The latest in the field of 3D-printed bones is akin to something you’d see in a sci-fi movie. The reality is, that this technology exists and the speed at which it is developing is mind-blowing. The technology was first developed in 1981 by Dr. Hideo Kodama. Using a photopolymer resin that is turned from a liquid into a plastic through a chemical reaction using UV light, he took the idea of 3D printing objects from science fiction to reality.
3D printing in the medical field
It was only in the 90s that 3D printing made its mark in the medical field. Dental implants and custom prosthetics were commonly made during that time. The usage of the technology has since moved on with scientists developing the processes further. This included producing printed scaffolding for organs which allowed organs to grow from the patients’ cells around the produced scaffolding. This evolution has come by leaps and bounds and has drastically changed the medical field, as well as saving thousands of lives.
Many medical devices and surgical tools can 3D print and surgeons can replicate a patient's specific organs to help in preparing for surgery. Surgeons are also using 3D printing technology to get a better understanding of what is happening in their patients' bodies. pic.twitter.com/1SGM61YbO2
— Patrick Leyseele (@LeyseelePatrick) February 9, 2021
One of the most fascinating developments is the ability to print bones. Ordinarily, when a patient needed a replacement bone, an autograft is taken, usually from the ribcage. Then, it is implanted where the new growth needs to be. This is a long, lengthy, and oftentimes, painful process. Having the technology to print a whole new bone without relying on grafts reduces recovery time and significantly reduces complications.
Prior to this, bone replacement would be carried out using materials that are foreign to the human body, such as ceramic or titanium. Although these materials have been invaluable in repairing and recovering from injury, they aren’t without complications. Ceramic and titanium implants can be costly and the recovery time can sometimes be lengthy. Oftentimes, the human body will reject foreign objects which leads to relapses and infection.
The latest with 3D-printed bones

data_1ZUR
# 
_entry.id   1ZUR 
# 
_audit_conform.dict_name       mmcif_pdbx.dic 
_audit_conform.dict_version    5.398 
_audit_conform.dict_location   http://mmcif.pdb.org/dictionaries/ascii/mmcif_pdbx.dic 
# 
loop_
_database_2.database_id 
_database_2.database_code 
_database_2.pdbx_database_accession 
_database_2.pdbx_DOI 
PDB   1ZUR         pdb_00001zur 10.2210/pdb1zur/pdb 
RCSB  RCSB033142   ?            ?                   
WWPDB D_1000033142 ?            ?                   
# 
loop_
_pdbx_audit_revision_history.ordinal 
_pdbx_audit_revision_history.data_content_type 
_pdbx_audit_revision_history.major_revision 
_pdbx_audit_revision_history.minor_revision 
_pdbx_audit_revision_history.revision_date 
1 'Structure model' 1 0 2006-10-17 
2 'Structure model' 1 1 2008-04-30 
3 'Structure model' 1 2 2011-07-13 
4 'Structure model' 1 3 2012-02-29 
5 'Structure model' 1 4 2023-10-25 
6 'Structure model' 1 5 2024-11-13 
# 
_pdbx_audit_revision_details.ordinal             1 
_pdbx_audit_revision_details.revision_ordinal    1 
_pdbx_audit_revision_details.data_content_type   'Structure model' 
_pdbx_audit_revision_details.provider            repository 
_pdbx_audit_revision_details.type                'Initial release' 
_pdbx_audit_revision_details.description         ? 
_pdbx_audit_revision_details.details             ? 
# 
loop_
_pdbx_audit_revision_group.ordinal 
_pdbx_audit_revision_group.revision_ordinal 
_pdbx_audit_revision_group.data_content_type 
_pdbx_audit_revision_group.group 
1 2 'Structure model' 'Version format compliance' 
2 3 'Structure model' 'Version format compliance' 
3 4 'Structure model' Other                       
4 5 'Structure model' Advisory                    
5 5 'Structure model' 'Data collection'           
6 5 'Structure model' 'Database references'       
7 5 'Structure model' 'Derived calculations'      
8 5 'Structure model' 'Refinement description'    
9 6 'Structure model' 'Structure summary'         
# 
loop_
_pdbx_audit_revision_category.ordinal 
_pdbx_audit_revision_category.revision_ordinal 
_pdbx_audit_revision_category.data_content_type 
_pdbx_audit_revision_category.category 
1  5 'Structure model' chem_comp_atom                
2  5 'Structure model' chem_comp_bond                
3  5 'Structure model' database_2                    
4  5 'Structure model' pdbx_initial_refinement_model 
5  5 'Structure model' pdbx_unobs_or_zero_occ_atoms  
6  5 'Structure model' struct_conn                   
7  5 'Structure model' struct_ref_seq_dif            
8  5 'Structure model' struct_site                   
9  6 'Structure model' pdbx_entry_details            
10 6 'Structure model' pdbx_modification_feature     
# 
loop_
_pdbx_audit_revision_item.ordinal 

Developing 3D printing bones has the potential to change the entire field of bone replacement. A research team at Northwestern University developed a printable ink that produces synthetic bones. This can encourage bone regeneration and regrowth. It is especially useful when children are needing bone repair and replacement as their bones haven’t finished growing yet. If the implant can grow with them, there are less likely to be complications in the future.
Our scientists and physicians are #3Dprinting bones! See how this impacts the future of #medicine. https://t.co/mDzDRpIMSs pic.twitter.com/MJD3cFBIdM
— Northwestern Medicine (@NorthwesternMed) December 28, 2016
Human bone contains a calcium mineral called hydroxyapatite (HA), which is responsible for bone strength and regrowth. Scientists use a polymer mixed with the HA to create the 3D-printed bone. The polymer, which provides the integrity, produces a scaffold to work with and the hydroxyapatite induces bone growth, as well as allowing flexibility and elasticity. There is even the possibility of adding antibiotics as part of the printing process, which further reduces the risk of infection.
This technology will significantly lower costs for bone replacement surgeries and reduce the recovery times for patients. It will provide excellent alternatives for children needing bone repair and replacement and reduce the risk of infection or rejection.
YouTube: Print-on-demand bone could quickly mend major injuries
Photo credits: The feature image is symbolic and has been taken by Owen Beard.
Sources: Justin Haines (All3DP) / Northwestern Medicine